My top recommendations for prenatals containing methylfolate are:
- Thorne Basic Prenatal
- Best Nest Wellness Mama Bird Prenatal +
- Naturelo Prenatal (for those in the U.K.)
Deciding between the options
The suggested dose of the Thorne Basic Prenatal and Naturelo is three tablets per day, whereas Mama Bird Prenatal + is just one tablet per day. Some nutrients may be absorbed slightly better if divided over the course of the day, but for those who are likely to forget some of the doses, taking the full dose once per day is a better plan. In addition, some people have trouble sleeping if they take B vitamins later in the day.
Both the Mama Bird and Thorne prentals are approximately $25 for a one month supply in the U.S. The difference between the two brands really comes down to higher amounts of certain vitamins in the Thorne Basic Prenatal, namely slightly more methylfolate and a much higher dose of B12.
B12 is very helpful for fertility, particularly for those with MTHFR mutations, but excessive amounts can cause side effects such as itching skin and anxiety. For this reason it might be better to choose the Mama Bird Prenatal unless you are B12 deficient. The Thorne prenatal does however have a superior form of iron that is less likely to cause digestive problems, so may be more suitable for those that experience side effects from iron supplements.
Another good option is Naturelo’s Prenatal, which contains 800 mcg methylfolate. ($40 for a two-month supply). It contains the standard form of iron, not the gentler form found in Thorne prenatal. It is, however, one of the few methylfolate-containing prentals that is readily available outside the U.S.
Thorne Basic Prenatal Supplement Facts:
Best Nest Wellness Mama Bird Prenatal + Supplement Facts
Why is Methylfolate Beneficial for Fertility?
If you have a history of recurrent miscarriage or failed IVF cycles, there is a good chance that a genetic variant in the MTHFR gene is one contributing factor. The MTHFR gene encodes an enzyme that converts other forms of folate to the biologically active methylfolate. If you have one of several common variants in this gene, you may not be able to efficiently convert folate from food or supplements into methylfolate, creating a deficiency in this important vitamin.
Researchers have known for many years that MTHFR mutations are a common culprit in women with recurrent miscarriage. A study published in May 2016 also found that MTHFR mutations are much more common in women with failed IVF cycles and chromosomally abnormal embryos. (To find out whether you have one or more variants, your Doctor can order an MTHFR blood test or you can order DNA analysis yourself through 23andme and have the data analyzed through the free website Genetic Genie.)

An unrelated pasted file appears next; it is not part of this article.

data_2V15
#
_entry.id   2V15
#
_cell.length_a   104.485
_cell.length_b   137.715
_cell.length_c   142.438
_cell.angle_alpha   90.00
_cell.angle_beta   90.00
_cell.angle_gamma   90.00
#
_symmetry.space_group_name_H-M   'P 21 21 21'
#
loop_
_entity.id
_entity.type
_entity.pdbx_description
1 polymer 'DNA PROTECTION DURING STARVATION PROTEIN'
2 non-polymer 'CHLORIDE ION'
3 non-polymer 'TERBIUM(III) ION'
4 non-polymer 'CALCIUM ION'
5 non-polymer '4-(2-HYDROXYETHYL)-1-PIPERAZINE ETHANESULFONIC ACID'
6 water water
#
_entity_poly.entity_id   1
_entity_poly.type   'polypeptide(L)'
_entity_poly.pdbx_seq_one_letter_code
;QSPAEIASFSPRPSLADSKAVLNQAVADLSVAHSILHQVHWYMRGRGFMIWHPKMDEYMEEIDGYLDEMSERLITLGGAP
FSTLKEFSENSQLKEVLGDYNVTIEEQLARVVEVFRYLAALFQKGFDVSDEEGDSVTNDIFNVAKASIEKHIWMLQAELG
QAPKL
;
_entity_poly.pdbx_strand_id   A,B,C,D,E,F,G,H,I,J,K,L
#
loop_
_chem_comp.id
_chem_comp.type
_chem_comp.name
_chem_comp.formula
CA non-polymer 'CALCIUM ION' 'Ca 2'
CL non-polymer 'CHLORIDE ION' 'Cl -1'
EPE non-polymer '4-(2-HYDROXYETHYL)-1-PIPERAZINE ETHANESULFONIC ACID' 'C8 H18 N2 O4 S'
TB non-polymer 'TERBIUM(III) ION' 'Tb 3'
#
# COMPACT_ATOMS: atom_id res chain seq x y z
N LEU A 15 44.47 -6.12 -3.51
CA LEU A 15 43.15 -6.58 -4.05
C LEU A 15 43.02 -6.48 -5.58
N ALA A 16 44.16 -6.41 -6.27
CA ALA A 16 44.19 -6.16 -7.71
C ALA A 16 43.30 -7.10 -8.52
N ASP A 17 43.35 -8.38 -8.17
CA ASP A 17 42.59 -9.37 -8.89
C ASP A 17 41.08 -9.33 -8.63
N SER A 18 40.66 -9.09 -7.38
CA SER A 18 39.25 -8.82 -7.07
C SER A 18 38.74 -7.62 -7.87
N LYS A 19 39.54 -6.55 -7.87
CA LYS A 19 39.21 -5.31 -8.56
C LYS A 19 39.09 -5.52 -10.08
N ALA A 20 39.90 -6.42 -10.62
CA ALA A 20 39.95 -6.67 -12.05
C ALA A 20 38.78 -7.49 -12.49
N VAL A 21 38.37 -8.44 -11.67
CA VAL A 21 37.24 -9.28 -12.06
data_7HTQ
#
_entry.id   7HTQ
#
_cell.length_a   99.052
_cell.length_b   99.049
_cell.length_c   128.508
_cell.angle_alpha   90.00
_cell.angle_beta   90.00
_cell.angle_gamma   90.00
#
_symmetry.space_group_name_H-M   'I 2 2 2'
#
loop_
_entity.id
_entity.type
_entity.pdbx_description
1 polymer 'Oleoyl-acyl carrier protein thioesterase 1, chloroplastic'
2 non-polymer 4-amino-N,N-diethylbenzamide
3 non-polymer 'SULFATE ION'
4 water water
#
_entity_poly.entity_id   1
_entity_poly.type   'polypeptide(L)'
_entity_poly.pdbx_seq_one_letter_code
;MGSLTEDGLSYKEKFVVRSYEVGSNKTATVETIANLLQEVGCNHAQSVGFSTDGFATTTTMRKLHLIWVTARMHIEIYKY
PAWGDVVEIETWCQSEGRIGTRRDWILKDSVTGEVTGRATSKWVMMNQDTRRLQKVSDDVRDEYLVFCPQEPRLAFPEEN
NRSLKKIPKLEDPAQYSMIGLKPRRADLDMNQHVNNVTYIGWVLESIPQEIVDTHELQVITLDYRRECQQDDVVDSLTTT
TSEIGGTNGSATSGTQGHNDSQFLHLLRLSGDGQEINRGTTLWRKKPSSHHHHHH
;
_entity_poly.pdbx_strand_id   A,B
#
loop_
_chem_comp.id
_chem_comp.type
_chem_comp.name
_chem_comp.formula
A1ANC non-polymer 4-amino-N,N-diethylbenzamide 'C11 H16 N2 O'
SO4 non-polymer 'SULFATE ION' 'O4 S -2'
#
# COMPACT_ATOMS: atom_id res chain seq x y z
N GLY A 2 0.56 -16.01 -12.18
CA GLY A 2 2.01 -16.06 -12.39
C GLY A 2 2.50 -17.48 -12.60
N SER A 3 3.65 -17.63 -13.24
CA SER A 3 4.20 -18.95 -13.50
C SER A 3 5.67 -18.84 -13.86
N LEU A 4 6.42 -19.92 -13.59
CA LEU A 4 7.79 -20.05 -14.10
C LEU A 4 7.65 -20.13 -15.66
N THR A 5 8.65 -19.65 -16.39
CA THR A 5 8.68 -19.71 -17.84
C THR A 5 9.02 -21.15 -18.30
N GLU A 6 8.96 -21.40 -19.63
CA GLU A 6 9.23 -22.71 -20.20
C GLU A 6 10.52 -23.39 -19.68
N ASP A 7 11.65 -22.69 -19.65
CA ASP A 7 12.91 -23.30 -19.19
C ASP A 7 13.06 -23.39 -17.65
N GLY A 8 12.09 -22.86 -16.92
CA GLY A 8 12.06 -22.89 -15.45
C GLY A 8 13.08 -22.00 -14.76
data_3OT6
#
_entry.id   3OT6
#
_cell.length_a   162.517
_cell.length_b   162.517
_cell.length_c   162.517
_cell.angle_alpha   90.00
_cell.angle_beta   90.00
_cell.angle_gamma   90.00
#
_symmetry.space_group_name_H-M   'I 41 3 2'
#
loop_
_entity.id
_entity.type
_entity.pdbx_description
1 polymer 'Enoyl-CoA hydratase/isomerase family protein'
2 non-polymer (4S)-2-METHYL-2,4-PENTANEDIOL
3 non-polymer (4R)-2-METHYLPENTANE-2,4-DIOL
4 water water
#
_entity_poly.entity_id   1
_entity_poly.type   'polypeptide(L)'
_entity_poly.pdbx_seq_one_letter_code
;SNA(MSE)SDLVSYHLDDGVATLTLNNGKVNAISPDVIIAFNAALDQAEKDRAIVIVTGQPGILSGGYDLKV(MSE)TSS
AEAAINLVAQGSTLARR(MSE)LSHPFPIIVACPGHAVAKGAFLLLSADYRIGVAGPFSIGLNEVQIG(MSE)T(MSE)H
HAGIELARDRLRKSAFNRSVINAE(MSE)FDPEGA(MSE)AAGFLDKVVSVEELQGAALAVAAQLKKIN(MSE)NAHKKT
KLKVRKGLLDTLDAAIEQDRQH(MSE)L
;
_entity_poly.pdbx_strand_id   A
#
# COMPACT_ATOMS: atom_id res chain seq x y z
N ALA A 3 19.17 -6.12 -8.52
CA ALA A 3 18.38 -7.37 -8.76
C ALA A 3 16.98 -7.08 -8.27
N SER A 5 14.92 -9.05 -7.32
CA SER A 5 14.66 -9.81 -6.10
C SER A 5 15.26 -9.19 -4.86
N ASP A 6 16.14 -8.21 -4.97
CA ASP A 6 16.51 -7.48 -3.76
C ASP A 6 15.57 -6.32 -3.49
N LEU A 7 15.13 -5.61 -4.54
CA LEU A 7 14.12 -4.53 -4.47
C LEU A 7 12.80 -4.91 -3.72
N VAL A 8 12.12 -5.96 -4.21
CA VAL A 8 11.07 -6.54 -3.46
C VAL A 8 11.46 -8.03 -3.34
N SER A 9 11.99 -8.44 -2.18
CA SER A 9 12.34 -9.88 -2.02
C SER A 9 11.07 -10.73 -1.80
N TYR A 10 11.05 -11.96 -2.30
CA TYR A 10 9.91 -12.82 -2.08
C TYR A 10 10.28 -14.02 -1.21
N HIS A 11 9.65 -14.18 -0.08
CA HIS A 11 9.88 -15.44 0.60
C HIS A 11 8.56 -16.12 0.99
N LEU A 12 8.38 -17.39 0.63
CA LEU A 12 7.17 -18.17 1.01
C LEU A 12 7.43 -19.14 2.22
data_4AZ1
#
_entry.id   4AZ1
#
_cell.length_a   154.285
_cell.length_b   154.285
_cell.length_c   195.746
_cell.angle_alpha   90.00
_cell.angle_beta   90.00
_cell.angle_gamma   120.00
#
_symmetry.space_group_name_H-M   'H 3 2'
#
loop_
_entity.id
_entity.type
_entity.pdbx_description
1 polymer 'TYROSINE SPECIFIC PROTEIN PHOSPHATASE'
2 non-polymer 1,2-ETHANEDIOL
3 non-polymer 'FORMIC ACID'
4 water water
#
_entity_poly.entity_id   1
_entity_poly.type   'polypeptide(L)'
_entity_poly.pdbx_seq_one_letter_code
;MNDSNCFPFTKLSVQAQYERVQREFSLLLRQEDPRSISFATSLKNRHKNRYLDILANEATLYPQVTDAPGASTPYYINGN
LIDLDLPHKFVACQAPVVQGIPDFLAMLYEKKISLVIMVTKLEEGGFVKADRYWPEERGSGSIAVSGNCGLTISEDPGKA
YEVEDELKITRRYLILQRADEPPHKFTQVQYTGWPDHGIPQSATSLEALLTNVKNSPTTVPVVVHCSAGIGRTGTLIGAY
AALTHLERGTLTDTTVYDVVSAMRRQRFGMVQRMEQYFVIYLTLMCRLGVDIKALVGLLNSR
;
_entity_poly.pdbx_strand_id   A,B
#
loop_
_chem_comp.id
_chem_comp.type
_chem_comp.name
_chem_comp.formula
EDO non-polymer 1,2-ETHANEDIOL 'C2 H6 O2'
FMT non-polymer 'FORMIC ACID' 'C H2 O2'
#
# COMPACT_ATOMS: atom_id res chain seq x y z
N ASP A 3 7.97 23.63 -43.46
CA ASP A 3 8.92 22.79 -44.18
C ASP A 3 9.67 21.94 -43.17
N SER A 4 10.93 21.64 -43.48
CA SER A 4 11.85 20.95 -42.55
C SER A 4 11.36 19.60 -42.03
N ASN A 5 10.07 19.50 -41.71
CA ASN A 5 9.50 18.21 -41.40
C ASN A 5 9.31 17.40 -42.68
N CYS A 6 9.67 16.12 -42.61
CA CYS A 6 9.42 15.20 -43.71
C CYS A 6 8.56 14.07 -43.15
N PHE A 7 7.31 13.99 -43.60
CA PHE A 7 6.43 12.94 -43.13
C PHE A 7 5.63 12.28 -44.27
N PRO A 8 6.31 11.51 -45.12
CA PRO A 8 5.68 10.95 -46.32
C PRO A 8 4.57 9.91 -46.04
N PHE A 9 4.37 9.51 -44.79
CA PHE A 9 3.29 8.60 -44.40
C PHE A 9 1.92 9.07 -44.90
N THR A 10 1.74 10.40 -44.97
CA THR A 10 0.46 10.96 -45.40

How Do MTHFR Mutations Contribute to Infertility and Miscarriage?
Folate plays an essential role in the production of DNA and in detoxification. Both functions are absolutely critical to early embryo formation. If you have a genetic variant that compromises your ability to produce methyl-folate when needed, toxins such as homocysteine can accumulate. High homocysteine and low folate appears to increase the risk of chromosomal abnormalities in embryos. These abnormalities are the primary cause of early miscarriage and failed IVF cycles (read more on miscarriage and chromosomal abnormalities here). High homocysteine may also contribute to miscarriages by raising the risk of blood clots, although this is more controversial and some studies have found no effect.
To solve these problems, the first step is to supplement with more folate, in order to support DNA production and the detoxification of homocysteine.
Folate Supplements for MTHFR Mutations
In years past, those with MTHFR mutations and either a history of miscarriage or neural tube defects were advised to take 4000 micrograms of synthetic folic acid to get around impaired folate metabolism. It is now clear that a better approach is to supplement directly with methylfolate. Those with MTHFR mutations typically need at least 800 mcg per day of methylfolate.
Recommended prenatals containing methylfolate include: Thorne Basic Prenatal and Mama Bird. (For those the UK, I recommend Naturelo Prenatal)
Troubleshooting Methylfolate Supplements & Side Effects
The only problem with supplementing directly with methylfolate is that it can sometimes cause side effects such as mood changes and joint pain, particularly when taken in higher doses and if vitamin B12 is low.
If you are taking a prenatal that contains 800 mcg or more of methylfolate and find that it bothers you, consider switching to a multivitamin that contains 400 micrograms of methylfolate (such as Thorne Basic Nutrients 2/day), and then add 400 to 1200 micrograms of folinic acid and perhaps some additional vitamin b12.
Folinic acid is another form of folate that is naturally found in foods. It is more readily converted to methylfolate than synthetic folic acid. I recommend Seeking Healthy Folinic Acid Lozenges, which come in two versions: one with hydroxo B12 and one that is folinic acid alone. Another good quality product is Kirkman Labs Folinic Acid
The Bottom Line
Most people will not have any problems with a prenatal containing 800-1000mcg of methyl-folate, and chances are if you have an MTHFR variant, you may actually start to feel much better overall. You will also be taking an important step towards getting pregnant more quickly and preventing miscarriage.
Recommended prenatals containing methylfolate include:
There are of course many other strategies to further improve fertility and reduce the risk of miscarriage for those with MTHFR mutations, as I explain in It Starts with the Egg.
The Second Edition of It Starts with the Egg will be released in February/March 2019!
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